Irish police did not accept help

Rioting by English hooligans that caused February's friendly international between the Republic of Ireland and England to be abandoned could have been avoided if the Irish police had acted on intelligence reports from their British counterparts, an official inquiry revealed in Dublin yesterday.

The former Irish chief justice, Thomas Finlay, said the violence was caused solely by the English fans at the game at Lansdowne Road - without any provocation. Soon after the Republic of Ireland had taken the lead, some of the English fans began ripping up seats and hurling missiles on to the fans below.

Twenty people were injured and 40 arrested and the game, watched by 45,000 people, was abandoned after 27 minutes the home side leading 1-0. The judge said insufficient segregation between the English and Irish fans was a contributory factor to the trouble.

The judge went on to say that the assistance of a police intelligence co-ordinator from England, and of a number of English policemen who were acquainted with the appearance of likely troublemakers, would have helped to reduce the extent and level of the violence.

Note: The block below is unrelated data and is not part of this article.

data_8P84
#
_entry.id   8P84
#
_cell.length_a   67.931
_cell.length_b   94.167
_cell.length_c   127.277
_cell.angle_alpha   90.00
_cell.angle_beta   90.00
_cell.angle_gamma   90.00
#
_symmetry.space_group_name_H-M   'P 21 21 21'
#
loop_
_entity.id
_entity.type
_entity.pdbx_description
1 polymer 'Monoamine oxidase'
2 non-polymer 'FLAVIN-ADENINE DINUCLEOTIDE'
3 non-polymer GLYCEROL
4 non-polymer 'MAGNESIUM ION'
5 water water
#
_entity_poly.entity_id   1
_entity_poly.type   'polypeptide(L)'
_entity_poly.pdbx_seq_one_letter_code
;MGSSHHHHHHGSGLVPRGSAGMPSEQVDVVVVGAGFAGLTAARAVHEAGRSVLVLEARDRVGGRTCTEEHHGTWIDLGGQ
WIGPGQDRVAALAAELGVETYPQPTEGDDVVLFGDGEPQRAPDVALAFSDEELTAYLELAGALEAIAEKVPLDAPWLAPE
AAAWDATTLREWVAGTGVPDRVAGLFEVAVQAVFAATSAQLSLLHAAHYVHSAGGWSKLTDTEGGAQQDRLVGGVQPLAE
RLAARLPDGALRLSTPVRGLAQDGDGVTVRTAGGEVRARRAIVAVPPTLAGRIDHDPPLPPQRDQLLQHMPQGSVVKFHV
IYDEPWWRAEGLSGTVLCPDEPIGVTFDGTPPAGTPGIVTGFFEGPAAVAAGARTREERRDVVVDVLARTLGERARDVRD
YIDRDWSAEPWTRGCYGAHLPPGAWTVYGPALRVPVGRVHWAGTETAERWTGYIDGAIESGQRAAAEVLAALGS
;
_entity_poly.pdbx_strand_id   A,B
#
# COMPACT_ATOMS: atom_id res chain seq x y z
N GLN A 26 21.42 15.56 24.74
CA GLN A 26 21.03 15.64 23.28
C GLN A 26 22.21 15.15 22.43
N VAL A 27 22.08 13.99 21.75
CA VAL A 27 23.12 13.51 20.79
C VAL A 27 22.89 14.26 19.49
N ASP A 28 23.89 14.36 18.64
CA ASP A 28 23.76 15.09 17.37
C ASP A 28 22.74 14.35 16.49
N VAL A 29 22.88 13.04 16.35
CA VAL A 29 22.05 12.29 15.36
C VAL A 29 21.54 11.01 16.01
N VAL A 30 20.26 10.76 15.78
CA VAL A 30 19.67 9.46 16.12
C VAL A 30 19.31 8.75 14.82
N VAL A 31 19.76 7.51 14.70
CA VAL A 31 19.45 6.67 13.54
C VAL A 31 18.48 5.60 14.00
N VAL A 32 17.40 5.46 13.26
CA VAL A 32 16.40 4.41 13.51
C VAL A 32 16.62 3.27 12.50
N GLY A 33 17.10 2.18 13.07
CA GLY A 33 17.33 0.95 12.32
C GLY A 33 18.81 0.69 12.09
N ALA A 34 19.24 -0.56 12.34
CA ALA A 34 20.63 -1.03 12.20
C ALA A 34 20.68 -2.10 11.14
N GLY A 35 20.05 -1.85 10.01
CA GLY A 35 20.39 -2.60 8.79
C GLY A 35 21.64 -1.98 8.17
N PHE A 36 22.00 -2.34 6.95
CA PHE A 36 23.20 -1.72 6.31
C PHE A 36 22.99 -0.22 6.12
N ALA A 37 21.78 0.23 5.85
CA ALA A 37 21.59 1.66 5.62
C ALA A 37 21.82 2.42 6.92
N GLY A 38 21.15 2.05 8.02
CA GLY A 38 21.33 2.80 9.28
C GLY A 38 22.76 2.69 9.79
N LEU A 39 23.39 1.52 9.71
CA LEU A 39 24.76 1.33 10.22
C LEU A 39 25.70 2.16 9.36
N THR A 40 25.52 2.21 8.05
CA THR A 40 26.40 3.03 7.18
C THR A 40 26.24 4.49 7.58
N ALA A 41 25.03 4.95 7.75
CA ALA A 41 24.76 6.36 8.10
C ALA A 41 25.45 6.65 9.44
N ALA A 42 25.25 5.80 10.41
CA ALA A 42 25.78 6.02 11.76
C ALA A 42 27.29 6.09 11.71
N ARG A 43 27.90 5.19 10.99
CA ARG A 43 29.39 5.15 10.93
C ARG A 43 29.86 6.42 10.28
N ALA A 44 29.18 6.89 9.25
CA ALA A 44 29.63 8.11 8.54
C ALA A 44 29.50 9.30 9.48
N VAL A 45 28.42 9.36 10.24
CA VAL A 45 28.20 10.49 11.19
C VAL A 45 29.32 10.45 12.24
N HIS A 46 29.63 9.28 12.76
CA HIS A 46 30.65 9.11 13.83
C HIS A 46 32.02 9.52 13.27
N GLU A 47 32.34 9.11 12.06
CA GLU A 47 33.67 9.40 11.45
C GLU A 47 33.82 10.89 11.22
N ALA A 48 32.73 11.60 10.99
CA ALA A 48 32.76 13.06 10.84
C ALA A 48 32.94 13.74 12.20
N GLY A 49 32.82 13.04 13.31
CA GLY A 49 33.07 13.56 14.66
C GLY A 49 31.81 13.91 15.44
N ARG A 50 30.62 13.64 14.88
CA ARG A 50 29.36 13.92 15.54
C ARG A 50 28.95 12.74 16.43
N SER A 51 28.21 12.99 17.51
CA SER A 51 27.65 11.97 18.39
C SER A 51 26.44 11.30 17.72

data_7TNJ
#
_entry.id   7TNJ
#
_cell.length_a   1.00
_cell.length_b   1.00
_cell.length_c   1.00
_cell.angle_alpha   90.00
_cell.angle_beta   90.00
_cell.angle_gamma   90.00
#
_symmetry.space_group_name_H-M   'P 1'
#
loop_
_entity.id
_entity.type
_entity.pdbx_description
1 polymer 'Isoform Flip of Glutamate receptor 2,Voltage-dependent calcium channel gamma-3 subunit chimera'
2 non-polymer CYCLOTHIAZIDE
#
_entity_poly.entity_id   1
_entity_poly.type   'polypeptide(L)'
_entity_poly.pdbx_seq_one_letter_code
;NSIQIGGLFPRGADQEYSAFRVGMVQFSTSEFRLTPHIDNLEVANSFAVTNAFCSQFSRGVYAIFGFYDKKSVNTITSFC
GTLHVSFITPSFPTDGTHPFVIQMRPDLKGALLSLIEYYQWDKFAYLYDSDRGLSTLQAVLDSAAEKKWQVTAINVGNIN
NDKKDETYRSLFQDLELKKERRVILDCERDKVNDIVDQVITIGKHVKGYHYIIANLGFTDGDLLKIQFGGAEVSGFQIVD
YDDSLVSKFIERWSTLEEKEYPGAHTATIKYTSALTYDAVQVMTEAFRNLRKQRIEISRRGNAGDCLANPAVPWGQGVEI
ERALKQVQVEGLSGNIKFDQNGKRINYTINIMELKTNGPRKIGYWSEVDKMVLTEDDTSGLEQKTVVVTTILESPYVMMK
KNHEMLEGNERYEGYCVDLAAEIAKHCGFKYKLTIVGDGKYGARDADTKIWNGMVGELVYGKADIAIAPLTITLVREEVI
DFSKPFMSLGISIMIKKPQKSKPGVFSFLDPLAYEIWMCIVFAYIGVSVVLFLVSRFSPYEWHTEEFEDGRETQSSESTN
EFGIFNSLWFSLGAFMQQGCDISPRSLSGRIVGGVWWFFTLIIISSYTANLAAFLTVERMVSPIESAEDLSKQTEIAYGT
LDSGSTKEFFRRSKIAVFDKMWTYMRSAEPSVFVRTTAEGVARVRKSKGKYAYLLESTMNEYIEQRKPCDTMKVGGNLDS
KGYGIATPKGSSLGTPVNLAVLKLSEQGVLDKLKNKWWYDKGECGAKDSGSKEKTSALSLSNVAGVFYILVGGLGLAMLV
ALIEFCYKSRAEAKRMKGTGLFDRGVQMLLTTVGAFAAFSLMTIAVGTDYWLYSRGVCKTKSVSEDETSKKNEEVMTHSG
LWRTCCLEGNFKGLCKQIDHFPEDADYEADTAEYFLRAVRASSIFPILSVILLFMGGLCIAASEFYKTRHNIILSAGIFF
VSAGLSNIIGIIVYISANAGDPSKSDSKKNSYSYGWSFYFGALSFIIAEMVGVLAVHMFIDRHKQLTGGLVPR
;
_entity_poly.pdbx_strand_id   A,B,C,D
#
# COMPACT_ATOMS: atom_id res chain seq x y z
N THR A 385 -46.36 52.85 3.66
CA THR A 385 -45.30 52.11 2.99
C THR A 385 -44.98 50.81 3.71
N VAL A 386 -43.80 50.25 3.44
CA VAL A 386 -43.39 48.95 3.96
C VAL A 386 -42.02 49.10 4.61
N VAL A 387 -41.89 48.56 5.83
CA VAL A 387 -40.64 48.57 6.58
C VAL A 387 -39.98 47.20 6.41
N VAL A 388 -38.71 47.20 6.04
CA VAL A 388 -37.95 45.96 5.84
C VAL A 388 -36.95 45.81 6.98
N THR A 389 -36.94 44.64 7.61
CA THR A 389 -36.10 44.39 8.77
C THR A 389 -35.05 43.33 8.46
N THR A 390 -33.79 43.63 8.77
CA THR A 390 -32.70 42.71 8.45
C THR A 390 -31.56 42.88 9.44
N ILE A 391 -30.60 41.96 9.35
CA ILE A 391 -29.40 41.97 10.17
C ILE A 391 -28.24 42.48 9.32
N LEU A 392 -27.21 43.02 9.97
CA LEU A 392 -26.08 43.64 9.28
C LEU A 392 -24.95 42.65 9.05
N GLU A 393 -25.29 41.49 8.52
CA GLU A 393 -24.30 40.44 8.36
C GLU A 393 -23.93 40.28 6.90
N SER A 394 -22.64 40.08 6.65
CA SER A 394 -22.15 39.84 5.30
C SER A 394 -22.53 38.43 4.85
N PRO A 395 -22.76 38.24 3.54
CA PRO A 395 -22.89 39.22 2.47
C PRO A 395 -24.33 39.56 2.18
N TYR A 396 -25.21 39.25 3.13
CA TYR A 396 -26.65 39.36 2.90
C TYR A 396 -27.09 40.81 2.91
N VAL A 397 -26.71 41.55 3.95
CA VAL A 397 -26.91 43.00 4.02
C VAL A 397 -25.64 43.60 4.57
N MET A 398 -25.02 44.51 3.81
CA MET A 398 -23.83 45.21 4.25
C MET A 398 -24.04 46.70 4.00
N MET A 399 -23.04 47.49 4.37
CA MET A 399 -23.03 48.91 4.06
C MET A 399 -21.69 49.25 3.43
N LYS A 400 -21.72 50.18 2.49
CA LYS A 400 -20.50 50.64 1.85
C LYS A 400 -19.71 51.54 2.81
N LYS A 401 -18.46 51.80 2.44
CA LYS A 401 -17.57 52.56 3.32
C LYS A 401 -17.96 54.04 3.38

The judge discovered that such an offer had been made by the head of the national criminal intelligence service in Britain but had been declined by the Gardai. He said that the Gardai had received information in the run-up to the game about a flight containing 20 supporters wearing badges which were the insignia of Combat 18, a militant group of right-wing extremists with a reputation for initiating disorder in England.

"With hindsight, certain measures could have been taken by all concerned to contain the violence," the judge said. Plans to reschedule the fixture for later this season have been dropped.